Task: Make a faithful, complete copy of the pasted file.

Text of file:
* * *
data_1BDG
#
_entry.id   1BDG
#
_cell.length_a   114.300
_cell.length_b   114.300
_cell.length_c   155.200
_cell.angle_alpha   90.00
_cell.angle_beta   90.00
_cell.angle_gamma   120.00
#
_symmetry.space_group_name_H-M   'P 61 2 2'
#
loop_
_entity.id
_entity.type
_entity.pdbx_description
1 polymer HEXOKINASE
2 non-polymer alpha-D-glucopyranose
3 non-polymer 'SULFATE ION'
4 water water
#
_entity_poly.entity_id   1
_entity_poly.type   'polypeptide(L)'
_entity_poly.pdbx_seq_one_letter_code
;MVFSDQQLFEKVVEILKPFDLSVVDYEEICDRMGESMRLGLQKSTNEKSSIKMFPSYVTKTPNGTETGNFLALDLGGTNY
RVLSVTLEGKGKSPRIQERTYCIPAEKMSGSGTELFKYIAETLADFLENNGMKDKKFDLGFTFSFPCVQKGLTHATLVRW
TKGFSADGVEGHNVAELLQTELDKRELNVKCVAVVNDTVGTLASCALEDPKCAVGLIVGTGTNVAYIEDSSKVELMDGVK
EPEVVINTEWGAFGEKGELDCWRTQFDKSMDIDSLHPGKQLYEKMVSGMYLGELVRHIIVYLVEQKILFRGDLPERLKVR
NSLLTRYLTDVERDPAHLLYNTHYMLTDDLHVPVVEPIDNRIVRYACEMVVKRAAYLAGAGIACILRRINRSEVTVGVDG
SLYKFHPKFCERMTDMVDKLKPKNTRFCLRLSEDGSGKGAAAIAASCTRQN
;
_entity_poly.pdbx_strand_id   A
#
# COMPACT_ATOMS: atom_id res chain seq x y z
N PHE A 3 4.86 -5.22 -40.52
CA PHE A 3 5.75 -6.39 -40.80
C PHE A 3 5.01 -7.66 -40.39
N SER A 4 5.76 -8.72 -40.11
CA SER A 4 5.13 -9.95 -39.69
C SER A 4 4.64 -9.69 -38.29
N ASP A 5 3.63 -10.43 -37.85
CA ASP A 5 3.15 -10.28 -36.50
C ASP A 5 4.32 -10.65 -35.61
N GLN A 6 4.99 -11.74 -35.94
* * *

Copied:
data_1BDG
#
_entry.id   1BDG
#
_cell.length_a   114.300
_cell.length_b   114.300
_cell.length_c   155.200
_cell.angle_alpha   90.00
_cell.angle_beta   90.00
_cell.angle_gamma   120.00
#
_symmetry.space_group_name_H-M   'P 61 2 2'
#
loop_
_entity.id
_entity.type
_entity.pdbx_description
1 polymer HEXOKINASE
2 non-polymer alpha-D-glucopyranose
3 non-polymer 'SULFATE ION'
4 water water
#
_entity_poly.entity_id   1
_entity_poly.type   'polypeptide(L)'
_entity_poly.pdbx_seq_one_letter_code
;MVFSDQQLFEKVVEILKPFDLSVVDYEEICDRMGESMRLGLQKSTNEKSSIKMFPSYVTKTPNGTETGNFLALDLGGTNY
RVLSVTLEGKGKSPRIQERTYCIPAEKMSGSGTELFKYIAETLADFLENNGMKDKKFDLGFTFSFPCVQKGLTHATLVRW
TKGFSADGVEGHNVAELLQTELDKRELNVKCVAVVNDTVGTLASCALEDPKCAVGLIVGTGTNVAYIEDSSKVELMDGVK
EPEVVINTEWGAFGEKGELDCWRTQFDKSMDIDSLHPGKQLYEKMVSGMYLGELVRHIIVYLVEQKILFRGDLPERLKVR
NSLLTRYLTDVERDPAHLLYNTHYMLTDDLHVPVVEPIDNRIVRYACEMVVKRAAYLAGAGIACILRRINRSEVTVGVDG
SLYKFHPKFCERMTDMVDKLKPKNTRFCLRLSEDGSGKGAAAIAASCTRQN
;
_entity_poly.pdbx_strand_id   A
#
# COMPACT_ATOMS: atom_id res chain seq x y z
N PHE A 3 4.86 -5.22 -40.52
CA PHE A 3 5.75 -6.39 -40.80
C PHE A 3 5.01 -7.66 -40.39
N SER A 4 5.76 -8.72 -40.11
CA SER A 4 5.13 -9.95 -39.69
C SER A 4 4.64 -9.69 -38.29
N ASP A 5 3.63 -10.43 -37.85
CA ASP A 5 3.15 -10.28 -36.50
C ASP A 5 4.32 -10.65 -35.61
N GLN A 6 4.99 -11.74 -35.94